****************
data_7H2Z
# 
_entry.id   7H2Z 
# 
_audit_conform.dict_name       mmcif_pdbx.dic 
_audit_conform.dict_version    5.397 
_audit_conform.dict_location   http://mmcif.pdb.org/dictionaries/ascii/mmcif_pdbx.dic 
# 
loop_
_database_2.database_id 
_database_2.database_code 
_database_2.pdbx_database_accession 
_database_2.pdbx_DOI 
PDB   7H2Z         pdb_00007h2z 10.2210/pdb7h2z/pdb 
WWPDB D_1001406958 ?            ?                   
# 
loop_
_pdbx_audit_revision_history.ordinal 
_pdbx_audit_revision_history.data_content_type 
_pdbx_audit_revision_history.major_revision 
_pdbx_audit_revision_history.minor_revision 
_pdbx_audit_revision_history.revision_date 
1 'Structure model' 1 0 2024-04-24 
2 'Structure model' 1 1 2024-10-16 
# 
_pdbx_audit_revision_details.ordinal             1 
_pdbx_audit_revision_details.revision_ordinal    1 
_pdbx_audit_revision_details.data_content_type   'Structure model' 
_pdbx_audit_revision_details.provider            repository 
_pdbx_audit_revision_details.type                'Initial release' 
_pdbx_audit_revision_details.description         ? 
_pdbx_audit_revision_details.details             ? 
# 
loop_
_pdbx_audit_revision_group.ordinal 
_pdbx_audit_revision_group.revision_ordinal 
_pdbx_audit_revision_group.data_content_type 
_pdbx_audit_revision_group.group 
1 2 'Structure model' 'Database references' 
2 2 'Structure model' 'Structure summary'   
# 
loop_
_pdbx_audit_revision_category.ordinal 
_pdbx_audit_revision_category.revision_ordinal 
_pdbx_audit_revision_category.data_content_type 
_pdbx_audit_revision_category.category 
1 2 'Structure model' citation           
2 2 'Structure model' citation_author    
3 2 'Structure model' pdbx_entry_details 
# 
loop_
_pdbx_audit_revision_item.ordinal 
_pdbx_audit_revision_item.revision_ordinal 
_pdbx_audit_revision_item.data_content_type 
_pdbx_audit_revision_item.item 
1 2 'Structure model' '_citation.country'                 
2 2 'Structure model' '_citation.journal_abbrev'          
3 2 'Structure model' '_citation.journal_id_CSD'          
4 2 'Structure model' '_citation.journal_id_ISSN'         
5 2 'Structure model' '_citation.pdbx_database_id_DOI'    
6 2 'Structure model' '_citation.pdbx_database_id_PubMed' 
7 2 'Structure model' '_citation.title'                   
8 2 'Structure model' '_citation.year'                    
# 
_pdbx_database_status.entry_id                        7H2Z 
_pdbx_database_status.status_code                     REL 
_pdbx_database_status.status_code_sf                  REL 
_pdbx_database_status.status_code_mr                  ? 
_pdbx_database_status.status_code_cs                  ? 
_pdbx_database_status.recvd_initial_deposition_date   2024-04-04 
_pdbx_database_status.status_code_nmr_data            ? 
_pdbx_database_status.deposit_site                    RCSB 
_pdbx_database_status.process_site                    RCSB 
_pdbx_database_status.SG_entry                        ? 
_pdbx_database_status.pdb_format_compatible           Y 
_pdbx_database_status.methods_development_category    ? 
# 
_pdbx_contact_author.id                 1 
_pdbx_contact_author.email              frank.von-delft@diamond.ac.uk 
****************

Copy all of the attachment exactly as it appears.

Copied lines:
data_7H2Z
# 
_entry.id   7H2Z 
# 
_audit_conform.dict_name       mmcif_pdbx.dic 
_audit_conform.dict_version    5.397 
_audit_conform.dict_location   http://mmcif.pdb.org/dictionaries/ascii/mmcif_pdbx.dic 
# 
loop_
_database_2.database_id 
_database_2.database_code 
_database_2.pdbx_database_accession 
_database_2.pdbx_DOI 
PDB   7H2Z         pdb_00007h2z 10.2210/pdb7h2z/pdb 
WWPDB D_1001406958 ?            ?                   
# 
loop_
_pdbx_audit_revision_history.ordinal 
_pdbx_audit_revision_history.data_content_type 
_pdbx_audit_revision_history.major_revision 
_pdbx_audit_revision_history.minor_revision 
_pdbx_audit_revision_history.revision_date 
1 'Structure model' 1 0 2024-04-24 
2 'Structure model' 1 1 2024-10-16 
# 
_pdbx_audit_revision_details.ordinal             1 
_pdbx_audit_revision_details.revision_ordinal    1 
_pdbx_audit_revision_details.data_content_type   'Structure model' 
_pdbx_audit_revision_details.provider            repository 
_pdbx_audit_revision_details.type                'Initial release' 
_pdbx_audit_revision_details.description         ? 
_pdbx_audit_revision_details.details             ? 
# 
loop_
_pdbx_audit_revision_group.ordinal 
_pdbx_audit_revision_group.revision_ordinal 
_pdbx_audit_revision_group.data_content_type 
_pdbx_audit_revision_group.group 
1 2 'Structure model' 'Database references' 
2 2 'Structure model' 'Structure summary'   
# 
loop_
_pdbx_audit_revision_category.ordinal 
_pdbx_audit_revision_category.revision_ordinal 
_pdbx_audit_revision_category.data_content_type 
_pdbx_audit_revision_category.category 
1 2 'Structure model' citation           
2 2 'Structure model' citation_author    
3 2 'Structure model' pdbx_entry_details 
# 
loop_
_pdbx_audit_revision_item.ordinal 
_pdbx_audit_revision_item.revision_ordinal 
_pdbx_audit_revision_item.data_content_type 
_pdbx_audit_revision_item.item 
1 2 'Structure model' '_citation.country'                 
2 2 'Structure model' '_citation.journal_abbrev'          
3 2 'Structure model' '_citation.journal_id_CSD'          
4 2 'Structure model' '_citation.journal_id_ISSN'         
5 2 'Structure model' '_citation.pdbx_database_id_DOI'    
6 2 'Structure model' '_citation.pdbx_database_id_PubMed' 
7 2 'Structure model' '_citation.title'                   
8 2 'Structure model' '_citation.year'                    
# 
_pdbx_database_status.entry_id                        7H2Z 
_pdbx_database_status.status_code                     REL 
_pdbx_database_status.status_code_sf                  REL 
_pdbx_database_status.status_code_mr                  ? 
_pdbx_database_status.status_code_cs                  ? 
_pdbx_database_status.recvd_initial_deposition_date   2024-04-04 
_pdbx_database_status.status_code_nmr_data            ? 
_pdbx_database_status.deposit_site                    RCSB 
_pdbx_database_status.process_site                    RCSB 
_pdbx_database_status.SG_entry                        ? 
_pdbx_database_status.pdb_format_compatible           Y 
_pdbx_database_status.methods_development_category    ? 
# 
_pdbx_contact_author.id                 1 
_pdbx_contact_author.email              frank.von-delft@diamond.ac.uk 